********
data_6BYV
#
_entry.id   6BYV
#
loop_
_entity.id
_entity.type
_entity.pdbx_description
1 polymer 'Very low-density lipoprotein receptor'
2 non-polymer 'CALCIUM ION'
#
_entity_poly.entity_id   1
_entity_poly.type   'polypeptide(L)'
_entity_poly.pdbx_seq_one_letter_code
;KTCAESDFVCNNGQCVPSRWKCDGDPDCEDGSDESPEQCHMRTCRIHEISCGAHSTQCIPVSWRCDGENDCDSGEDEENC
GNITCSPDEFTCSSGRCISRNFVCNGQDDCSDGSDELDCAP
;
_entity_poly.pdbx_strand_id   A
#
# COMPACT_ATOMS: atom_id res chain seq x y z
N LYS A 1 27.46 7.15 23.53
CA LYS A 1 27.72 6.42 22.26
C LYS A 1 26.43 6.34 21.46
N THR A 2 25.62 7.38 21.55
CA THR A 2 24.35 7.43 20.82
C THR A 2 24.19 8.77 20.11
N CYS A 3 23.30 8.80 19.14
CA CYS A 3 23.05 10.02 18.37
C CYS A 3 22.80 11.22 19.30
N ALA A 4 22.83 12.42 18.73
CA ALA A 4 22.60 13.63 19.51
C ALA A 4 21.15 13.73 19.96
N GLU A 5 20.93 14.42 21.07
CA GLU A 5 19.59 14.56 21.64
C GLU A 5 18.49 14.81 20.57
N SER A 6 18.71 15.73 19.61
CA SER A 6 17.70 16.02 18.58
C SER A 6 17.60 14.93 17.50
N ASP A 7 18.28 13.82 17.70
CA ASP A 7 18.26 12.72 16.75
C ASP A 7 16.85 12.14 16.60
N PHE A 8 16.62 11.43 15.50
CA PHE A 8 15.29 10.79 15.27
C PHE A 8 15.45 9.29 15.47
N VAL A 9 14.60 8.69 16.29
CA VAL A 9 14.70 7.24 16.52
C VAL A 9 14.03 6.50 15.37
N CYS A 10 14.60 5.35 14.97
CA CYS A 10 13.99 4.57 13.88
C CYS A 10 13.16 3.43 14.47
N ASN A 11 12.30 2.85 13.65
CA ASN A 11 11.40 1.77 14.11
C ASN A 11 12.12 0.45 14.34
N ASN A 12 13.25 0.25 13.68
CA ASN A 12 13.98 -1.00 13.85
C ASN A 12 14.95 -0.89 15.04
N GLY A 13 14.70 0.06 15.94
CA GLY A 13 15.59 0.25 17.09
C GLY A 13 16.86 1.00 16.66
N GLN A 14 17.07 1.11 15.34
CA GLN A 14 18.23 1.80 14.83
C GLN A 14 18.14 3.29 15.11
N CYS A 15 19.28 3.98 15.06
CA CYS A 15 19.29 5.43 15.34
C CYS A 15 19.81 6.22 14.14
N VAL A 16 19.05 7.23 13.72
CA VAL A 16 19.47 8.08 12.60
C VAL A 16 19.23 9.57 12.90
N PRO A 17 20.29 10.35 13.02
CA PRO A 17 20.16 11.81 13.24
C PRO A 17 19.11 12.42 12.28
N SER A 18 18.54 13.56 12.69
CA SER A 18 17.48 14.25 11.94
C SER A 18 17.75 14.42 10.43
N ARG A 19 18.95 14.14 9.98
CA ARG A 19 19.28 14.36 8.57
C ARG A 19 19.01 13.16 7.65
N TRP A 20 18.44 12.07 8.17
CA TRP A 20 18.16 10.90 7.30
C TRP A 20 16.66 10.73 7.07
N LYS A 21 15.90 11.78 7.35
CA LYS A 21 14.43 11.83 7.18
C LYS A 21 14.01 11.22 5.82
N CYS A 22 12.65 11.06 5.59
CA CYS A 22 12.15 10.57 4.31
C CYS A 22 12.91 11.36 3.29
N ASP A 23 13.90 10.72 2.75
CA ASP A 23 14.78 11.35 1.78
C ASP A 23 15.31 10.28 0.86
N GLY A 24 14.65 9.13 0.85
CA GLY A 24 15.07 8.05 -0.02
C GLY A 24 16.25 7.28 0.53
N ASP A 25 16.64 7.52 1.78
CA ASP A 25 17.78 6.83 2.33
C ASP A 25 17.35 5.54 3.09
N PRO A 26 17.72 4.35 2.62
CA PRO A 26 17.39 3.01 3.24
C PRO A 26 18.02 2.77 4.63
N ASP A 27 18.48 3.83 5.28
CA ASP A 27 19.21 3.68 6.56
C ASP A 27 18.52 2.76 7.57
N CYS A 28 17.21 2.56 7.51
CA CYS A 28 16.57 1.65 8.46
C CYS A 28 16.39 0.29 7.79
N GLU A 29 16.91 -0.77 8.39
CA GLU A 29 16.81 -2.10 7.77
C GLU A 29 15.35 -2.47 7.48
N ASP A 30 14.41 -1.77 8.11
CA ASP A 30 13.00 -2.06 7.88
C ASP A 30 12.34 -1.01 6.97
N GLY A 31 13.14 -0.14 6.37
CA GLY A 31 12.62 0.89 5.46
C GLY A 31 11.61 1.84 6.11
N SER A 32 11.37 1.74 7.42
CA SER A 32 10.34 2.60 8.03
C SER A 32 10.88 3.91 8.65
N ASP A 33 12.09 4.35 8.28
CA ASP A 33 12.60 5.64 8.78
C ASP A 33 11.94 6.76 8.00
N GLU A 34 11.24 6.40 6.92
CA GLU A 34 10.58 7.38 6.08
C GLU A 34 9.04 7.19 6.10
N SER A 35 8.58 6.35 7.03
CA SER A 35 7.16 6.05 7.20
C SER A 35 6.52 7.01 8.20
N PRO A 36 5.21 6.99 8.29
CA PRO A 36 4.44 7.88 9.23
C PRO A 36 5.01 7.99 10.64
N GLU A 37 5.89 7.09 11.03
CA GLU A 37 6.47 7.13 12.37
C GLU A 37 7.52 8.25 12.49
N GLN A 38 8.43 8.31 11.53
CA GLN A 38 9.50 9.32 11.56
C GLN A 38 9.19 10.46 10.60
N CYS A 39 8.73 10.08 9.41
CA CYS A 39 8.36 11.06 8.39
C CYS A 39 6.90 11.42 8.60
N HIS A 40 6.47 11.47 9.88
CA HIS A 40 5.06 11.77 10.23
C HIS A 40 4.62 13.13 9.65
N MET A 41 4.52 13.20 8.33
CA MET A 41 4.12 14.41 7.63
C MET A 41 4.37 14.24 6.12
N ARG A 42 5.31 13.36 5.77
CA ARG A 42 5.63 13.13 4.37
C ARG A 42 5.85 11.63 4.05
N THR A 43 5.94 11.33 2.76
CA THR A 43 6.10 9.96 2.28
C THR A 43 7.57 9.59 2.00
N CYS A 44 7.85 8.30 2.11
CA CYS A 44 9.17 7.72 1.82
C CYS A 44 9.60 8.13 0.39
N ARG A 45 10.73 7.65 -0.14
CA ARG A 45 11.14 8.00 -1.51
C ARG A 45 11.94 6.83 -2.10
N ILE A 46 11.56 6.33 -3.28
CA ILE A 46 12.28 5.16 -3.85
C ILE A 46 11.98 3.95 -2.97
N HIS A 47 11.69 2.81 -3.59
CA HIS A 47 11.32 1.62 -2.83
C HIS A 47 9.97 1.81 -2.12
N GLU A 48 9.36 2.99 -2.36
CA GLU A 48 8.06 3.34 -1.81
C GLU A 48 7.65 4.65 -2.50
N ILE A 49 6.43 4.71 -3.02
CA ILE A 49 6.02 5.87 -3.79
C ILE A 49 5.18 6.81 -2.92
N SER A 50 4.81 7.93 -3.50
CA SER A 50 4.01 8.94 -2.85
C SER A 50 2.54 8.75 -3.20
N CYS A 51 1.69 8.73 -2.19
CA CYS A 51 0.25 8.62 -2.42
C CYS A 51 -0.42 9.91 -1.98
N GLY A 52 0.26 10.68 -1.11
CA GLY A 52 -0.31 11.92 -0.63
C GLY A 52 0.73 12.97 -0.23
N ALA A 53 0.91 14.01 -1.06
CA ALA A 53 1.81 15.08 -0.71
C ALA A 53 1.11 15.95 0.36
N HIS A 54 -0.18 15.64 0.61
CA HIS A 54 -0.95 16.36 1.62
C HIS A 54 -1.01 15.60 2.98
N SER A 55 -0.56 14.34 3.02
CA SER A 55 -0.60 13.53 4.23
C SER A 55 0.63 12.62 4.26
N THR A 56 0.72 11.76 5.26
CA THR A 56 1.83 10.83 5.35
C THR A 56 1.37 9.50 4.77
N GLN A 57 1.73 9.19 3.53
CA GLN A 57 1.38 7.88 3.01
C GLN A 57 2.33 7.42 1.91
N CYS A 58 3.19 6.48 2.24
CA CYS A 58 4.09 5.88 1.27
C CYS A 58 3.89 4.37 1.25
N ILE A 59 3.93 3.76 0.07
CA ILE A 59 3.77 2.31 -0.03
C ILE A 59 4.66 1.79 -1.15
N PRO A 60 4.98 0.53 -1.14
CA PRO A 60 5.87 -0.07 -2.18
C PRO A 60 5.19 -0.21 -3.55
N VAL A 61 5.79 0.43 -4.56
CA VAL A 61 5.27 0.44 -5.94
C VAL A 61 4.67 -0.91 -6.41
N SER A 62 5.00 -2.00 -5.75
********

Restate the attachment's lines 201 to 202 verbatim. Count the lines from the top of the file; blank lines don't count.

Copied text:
N VAL A 61 5.79 0.43 -4.56
CA VAL A 61 5.27 0.44 -5.94